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February 26, 2024

Supreme Court Prepares to Hear First Amendment Case

Every now and again, what is known as a “landmark” case comes before the Supreme Court, and we have one now.

On Monday, the court was scheduled to hear arguments on cases regarding legislation passed in Florida and Texas that are being litigated.

Both cases center around the rights of social media companies to censor content.

Big Decision

So, we all know that since 2016, the rules of censorship changed considerably among social media outlets.

I can tell you firsthand that I saw a significant reach decline after Trump was elected to office on both Facebook and what is now called X.

The question at hand will be how to classify big tech, which will decide if they have the ability to decide what content goes on their platforms.

Texas and Florida are arguing against the sites having the ability to remove posts and ban content creators.

The Texas law managed to make it through the courts with the backing of Governor Abbott, but the Florida law hit a snag in the lower courts.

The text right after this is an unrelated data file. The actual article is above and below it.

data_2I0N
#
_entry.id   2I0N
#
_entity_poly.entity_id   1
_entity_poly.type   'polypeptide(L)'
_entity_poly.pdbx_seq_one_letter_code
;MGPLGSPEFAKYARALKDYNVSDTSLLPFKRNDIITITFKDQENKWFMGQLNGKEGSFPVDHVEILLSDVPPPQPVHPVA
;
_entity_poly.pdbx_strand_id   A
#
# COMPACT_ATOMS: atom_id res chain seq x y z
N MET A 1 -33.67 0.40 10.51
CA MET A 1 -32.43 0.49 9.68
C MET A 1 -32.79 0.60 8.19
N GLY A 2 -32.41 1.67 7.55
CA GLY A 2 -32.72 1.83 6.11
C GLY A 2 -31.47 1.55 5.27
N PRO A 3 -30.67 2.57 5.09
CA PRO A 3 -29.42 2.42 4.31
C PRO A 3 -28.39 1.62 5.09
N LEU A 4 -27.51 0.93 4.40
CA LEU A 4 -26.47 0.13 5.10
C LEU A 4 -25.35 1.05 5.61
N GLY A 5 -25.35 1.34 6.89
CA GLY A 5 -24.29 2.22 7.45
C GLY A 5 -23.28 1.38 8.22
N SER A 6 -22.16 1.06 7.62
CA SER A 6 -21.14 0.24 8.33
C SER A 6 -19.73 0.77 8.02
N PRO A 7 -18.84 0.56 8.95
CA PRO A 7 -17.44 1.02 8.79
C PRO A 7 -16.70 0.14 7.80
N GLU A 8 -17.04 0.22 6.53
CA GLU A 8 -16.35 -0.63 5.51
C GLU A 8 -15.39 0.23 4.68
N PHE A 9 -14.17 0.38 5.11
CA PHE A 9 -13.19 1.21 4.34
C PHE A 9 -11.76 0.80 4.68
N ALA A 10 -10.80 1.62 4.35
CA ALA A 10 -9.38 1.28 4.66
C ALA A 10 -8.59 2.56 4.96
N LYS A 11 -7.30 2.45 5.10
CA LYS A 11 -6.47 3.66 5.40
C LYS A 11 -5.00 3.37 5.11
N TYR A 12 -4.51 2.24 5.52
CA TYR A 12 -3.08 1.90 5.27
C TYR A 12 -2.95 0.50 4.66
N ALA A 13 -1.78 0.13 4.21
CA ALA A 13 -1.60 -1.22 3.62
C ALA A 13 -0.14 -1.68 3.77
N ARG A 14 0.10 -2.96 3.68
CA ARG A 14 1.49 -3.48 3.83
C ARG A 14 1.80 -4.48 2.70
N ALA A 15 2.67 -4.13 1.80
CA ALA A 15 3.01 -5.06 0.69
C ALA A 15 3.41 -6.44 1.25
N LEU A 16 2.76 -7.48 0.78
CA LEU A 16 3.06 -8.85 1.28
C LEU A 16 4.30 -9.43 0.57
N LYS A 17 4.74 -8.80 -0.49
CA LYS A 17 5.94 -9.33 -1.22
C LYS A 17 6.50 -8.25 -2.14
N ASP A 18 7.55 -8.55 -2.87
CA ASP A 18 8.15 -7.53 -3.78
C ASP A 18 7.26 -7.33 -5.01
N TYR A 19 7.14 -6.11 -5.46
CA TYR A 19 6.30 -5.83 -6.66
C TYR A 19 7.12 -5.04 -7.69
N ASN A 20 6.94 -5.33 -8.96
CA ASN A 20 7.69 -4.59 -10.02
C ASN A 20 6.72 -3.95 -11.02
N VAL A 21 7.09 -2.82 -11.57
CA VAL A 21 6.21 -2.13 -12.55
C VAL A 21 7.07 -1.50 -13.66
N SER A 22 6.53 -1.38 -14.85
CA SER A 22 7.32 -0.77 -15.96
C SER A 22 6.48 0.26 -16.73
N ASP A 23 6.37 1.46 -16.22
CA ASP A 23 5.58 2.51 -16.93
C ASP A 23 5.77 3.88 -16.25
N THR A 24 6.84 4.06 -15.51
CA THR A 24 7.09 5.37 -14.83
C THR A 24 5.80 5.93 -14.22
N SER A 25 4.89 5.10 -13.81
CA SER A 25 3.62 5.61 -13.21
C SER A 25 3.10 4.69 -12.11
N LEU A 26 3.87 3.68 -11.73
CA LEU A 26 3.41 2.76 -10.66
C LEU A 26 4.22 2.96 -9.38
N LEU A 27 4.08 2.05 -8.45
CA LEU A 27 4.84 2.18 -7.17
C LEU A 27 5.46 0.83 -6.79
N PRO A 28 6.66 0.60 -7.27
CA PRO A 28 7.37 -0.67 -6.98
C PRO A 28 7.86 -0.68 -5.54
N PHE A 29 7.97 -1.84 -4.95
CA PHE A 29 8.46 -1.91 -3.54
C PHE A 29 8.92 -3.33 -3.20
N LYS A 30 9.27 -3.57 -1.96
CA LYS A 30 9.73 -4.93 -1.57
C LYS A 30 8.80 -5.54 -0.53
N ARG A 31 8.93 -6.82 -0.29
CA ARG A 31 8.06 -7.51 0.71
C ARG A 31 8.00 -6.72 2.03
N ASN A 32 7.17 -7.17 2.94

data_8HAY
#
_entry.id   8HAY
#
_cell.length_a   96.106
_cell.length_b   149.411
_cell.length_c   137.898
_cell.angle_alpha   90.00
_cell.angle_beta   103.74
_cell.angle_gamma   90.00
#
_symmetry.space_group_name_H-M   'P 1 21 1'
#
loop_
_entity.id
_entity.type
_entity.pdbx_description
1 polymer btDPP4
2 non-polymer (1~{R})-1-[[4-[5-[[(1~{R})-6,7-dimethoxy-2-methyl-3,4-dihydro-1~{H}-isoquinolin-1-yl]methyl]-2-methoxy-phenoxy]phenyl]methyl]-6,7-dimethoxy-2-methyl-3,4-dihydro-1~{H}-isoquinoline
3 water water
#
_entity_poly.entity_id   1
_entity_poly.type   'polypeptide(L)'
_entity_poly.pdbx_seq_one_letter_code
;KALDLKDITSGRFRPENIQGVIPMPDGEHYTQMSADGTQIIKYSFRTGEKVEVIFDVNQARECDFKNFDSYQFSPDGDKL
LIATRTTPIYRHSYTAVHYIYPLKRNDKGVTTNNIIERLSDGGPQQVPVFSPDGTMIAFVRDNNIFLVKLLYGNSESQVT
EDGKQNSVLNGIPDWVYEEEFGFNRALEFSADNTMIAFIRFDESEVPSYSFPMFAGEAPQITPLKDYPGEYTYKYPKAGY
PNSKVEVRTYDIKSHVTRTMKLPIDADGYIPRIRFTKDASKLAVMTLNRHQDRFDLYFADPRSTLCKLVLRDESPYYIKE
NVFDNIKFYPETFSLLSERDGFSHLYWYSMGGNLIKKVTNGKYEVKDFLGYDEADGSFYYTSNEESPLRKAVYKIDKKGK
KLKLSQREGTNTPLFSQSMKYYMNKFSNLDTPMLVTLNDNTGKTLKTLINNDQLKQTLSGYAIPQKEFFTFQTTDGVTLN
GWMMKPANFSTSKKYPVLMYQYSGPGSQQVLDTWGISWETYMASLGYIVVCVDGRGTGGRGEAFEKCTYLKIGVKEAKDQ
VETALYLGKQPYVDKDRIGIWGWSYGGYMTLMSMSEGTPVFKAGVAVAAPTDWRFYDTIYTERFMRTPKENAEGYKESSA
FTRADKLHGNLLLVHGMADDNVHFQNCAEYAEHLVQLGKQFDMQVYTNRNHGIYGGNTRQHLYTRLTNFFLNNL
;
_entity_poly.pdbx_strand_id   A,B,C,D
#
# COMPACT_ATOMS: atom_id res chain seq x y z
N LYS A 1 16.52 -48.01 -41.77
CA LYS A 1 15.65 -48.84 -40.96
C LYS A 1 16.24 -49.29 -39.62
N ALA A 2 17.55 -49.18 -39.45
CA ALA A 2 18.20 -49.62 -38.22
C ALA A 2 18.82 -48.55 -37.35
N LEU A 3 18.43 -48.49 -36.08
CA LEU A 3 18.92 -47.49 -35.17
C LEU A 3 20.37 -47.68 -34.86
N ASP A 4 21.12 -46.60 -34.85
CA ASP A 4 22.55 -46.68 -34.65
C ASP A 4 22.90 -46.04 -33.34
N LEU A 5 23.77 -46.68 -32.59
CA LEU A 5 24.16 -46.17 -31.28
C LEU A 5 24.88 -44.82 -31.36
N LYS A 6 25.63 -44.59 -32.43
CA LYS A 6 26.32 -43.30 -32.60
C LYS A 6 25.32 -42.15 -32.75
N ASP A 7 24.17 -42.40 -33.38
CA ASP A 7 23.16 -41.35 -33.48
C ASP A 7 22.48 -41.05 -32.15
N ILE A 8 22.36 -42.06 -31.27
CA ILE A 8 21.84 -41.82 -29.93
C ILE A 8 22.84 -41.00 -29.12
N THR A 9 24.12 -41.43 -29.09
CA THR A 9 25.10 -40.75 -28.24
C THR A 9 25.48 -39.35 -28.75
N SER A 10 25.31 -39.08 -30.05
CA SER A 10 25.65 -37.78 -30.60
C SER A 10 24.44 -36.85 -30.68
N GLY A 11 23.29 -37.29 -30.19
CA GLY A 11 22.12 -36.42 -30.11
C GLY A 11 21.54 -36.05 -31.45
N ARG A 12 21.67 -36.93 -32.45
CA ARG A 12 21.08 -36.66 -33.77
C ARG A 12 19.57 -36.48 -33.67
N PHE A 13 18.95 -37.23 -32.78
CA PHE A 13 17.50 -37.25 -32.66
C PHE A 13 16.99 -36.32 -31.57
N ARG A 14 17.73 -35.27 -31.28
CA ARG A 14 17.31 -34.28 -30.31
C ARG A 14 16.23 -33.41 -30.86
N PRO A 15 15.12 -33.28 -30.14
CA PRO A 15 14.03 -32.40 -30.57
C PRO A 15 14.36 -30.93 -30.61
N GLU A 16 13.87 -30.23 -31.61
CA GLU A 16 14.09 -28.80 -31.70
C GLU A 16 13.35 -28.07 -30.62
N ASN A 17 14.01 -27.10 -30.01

The cases, NetChoice v. Paxton and Moody v. NetChoice, will set the precedent as to what powers these outlets have over the content being produced on their respective sites.

Per each state law, individuals can sue the platforms if their content is censored or removed.

This comes down to treating the outlets as publishers or utilities, even shopping centers, if you will.

The left sees these outlets as publishers, which allows them to do as they see fit without government oversight, which would include censoring content.

The right is trying to view these outlets more like a utility company, simply carrying the message to its destination.

The Electronic Frontier Foundation (EFF), a consumer advocacy group, is arguing that if the laws are allowed to remain in place, it will lead to some fairly crazy outcomes, as trollers and those spreading fake news will then be permitted to sue.

Senior Staff Attorney and Civil Liberties Director at EFF, David Greene, stated, “Allowing social media sites to be free from government interference in their content moderation ultimately benefits internet users.

“When platforms have First Amendment rights to curate the user-generated content they publish, they can create distinct forums that accommodate diverse viewpoints, interests, and beliefs.”

My gut feeling here is that the court is going to classify them as publishers, citing the need to moderate content that is hateful or just flat-out false.

It will take two conservative justices to agree these outlets are publishers, so the key, as usual, is Supreme Court Justice Roberts.

At least one Trump-appointed justice has crossed over in most of these types of rulings with Roberts, so don’t be surprised to see a 5-4 or 6-3 ruling on this matter.

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